While having three All-Stars is remarkably beneficial to be one of the favorites to win a championship, it’s not as striking if all three have similar strengths.
You can argue that Durant (SF), Westbrook (PG) and Harden (SG) all play different positions, but it’s not an oversight that all three are dependent on their scoring. None of them are exceptional defenders and neither are any of them excellent distributors and playmakers.
If you are fortunate to possess at least three All-Stars, it’s far more advantageous for each of them to have distinctive assets.
In L.A., for example, Steve Nash is the floor general, Dwight Howard is the dominant defender and shot blocker, Pau Gasol is the pick-and-pop finesse big man and Kobe Bryant is the premier scorer. In Miami, LeBron James is a jack-of-all-trades, Dwyane Wade is the lethal attacker and Chris Bosh is the multidimensional power forward.
OKC is deficient in two very imperative categories: Perimeter shooting and low-post scoring. While Perkins and Ibaka help preserve the Thunder’s defensive prerequisites, neither offers offensive firepower. And aside from Durant and to a lesser extent Daequan Cook, OKC lacks consistent 3-point shooting.
While I admit that a larger collection of talent is generally more important than overall balance and depth, in OKC’s case, it may be more valuable to build around Durant and Westbook with a greater gathering of reliable role players.
So what should the Thunder do?
First off, they shouldn’t agree to an extension with Harden. Even if they may ultimately want to keep Harden, the Thunder can just match any offer sheet next summer since he will be a restricted free agent.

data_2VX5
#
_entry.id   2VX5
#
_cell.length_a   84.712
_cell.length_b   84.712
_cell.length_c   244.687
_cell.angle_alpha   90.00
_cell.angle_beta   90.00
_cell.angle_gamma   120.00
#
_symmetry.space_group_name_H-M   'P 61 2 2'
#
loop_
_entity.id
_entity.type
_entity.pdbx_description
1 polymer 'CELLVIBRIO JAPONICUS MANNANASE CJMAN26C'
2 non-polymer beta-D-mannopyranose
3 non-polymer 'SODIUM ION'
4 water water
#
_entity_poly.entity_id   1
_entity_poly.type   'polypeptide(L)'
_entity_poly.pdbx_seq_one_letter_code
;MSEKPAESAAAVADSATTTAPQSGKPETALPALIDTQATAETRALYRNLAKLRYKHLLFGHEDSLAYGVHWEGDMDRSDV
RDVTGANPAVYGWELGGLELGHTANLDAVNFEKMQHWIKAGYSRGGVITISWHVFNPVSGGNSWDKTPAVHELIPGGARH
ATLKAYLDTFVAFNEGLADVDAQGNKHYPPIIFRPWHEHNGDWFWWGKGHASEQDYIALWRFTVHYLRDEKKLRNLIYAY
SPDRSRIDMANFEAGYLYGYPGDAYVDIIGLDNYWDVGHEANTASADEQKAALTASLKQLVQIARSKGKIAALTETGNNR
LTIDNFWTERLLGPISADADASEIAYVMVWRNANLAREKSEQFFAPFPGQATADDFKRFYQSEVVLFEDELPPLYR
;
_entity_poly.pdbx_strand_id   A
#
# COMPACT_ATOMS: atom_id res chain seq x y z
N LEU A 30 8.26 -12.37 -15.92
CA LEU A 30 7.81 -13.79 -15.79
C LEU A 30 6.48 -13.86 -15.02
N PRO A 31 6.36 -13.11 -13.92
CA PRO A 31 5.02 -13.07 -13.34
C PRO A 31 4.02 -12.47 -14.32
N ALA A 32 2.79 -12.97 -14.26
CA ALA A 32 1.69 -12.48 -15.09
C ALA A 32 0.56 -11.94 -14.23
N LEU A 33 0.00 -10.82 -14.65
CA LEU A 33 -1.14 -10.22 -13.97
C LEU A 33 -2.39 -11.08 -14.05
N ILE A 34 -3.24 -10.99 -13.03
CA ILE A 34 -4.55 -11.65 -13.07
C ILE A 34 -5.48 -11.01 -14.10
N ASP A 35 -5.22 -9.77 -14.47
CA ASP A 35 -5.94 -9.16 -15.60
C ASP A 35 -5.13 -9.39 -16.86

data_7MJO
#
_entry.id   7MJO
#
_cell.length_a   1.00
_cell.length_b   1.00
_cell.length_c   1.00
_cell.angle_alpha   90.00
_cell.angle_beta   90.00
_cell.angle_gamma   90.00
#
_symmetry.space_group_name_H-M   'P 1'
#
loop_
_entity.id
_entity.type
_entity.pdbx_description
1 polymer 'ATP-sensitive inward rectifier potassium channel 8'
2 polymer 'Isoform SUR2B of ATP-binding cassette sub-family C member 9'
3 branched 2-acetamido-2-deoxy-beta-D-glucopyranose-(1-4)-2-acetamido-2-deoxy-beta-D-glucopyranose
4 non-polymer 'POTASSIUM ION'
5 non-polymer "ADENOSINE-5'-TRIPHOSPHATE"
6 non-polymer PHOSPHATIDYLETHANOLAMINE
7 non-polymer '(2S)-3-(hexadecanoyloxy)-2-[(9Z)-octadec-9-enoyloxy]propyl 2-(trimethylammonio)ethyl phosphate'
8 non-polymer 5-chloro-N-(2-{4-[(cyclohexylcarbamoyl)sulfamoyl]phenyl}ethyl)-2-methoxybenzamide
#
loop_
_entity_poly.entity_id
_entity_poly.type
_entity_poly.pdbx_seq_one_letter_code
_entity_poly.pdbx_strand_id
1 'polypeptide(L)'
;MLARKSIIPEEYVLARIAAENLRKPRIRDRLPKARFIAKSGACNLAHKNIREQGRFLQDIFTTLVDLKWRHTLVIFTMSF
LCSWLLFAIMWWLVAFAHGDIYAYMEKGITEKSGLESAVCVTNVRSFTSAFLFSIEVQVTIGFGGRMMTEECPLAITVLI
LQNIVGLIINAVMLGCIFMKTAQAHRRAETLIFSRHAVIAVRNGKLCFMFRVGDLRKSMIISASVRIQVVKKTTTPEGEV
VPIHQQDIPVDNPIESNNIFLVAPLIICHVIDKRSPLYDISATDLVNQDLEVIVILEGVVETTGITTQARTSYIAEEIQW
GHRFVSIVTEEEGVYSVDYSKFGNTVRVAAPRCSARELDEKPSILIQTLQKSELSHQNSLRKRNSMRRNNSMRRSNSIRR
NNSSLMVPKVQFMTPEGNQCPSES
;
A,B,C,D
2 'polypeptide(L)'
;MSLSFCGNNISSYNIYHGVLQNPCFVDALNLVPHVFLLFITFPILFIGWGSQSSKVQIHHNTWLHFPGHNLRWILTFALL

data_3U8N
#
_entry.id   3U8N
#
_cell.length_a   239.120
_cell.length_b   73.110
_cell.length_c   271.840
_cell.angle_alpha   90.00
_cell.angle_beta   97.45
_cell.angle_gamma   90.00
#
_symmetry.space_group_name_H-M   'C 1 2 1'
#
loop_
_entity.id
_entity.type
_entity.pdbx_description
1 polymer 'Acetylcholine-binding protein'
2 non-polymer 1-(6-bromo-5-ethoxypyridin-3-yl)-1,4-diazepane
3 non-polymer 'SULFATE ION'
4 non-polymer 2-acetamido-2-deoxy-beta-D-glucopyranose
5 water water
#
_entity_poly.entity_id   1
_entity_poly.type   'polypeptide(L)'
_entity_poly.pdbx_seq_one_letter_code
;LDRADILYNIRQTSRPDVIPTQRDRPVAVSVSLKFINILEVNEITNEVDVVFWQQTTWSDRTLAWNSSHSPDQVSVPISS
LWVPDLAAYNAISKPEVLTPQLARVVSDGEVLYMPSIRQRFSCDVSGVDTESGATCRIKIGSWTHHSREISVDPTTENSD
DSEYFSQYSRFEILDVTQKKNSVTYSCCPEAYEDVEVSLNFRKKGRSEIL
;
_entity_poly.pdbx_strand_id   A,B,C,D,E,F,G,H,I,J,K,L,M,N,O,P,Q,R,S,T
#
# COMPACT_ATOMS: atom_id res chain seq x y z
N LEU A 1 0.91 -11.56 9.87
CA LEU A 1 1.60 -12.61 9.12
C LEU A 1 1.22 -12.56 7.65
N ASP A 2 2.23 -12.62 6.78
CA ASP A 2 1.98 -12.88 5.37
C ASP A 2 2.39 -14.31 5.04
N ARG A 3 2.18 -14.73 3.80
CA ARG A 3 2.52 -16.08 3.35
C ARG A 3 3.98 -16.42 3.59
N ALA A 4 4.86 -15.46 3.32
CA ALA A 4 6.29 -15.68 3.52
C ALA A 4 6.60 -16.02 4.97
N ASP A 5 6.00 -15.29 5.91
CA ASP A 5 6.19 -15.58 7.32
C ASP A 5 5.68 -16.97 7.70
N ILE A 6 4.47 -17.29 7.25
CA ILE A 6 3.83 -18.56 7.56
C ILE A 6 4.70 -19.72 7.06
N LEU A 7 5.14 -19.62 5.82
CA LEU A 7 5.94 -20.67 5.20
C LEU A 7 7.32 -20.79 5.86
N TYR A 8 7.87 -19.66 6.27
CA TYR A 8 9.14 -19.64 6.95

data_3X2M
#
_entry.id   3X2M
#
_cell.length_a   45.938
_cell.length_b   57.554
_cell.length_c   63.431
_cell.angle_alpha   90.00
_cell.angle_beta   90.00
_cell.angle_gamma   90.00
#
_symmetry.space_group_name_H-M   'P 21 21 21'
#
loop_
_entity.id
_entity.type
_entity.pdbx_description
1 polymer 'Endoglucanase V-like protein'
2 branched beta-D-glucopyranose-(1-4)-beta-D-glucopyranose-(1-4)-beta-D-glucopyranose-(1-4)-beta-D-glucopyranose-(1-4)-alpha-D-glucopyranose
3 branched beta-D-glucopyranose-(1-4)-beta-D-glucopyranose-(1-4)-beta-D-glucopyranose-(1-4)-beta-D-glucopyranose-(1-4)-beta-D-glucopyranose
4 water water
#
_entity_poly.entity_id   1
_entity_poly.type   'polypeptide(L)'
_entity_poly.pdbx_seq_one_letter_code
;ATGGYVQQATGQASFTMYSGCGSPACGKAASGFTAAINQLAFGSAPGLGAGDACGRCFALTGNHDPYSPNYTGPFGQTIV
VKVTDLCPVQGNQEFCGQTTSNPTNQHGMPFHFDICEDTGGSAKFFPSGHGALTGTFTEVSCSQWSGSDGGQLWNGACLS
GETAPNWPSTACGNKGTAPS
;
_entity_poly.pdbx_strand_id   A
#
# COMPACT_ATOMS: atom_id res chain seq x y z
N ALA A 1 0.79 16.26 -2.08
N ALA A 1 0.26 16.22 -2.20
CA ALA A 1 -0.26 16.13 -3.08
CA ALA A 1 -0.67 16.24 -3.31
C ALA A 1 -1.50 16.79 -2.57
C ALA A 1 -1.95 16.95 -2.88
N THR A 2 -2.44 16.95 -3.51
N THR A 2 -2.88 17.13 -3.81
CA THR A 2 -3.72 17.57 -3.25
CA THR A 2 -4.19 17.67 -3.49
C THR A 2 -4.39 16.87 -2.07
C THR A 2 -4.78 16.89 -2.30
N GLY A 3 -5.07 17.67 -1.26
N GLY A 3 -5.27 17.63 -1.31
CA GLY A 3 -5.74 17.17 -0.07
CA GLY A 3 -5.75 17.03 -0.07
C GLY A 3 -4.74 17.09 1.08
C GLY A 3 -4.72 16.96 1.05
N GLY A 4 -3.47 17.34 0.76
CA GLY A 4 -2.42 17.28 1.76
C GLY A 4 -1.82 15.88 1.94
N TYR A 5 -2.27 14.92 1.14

Second, they should field calls from other general managers about possible trade proposals leading up to February’s deadline. Harden’s value is exponentially high right now and OKC could net some imperative value in any potential deal.
Third, if they don’t trade him, the Thunder can just evaluate everything at the end of the season. If they win the title, then it gets simple, just match any offer from opposing teams. If they notice a need for improvement, they can negotiate sign-and-trades to still gain assets for him.
For Harden, while he unmistakably adores the chemistry he has helped create in OKC, it’s only rational for a player of his caliber at the early stages of his career to not want to be the third wheel on a team. I believe the former Arizona State standout could be a top 10 scorer in the NBA largely because of his ability to relentlessly get to the free throw line.
Some think it's possible for Harden to accept an extension for an amount less than the max. However, this just wouldn't make any sense when you assume a variety of teams would likely give Harden the most allowed in free agency.
OKC’s upcoming decision will undoubtedly impact free agency for next summer. If the Thunder pass on an extension, may the Magic consider making a push for the blossoming superstar?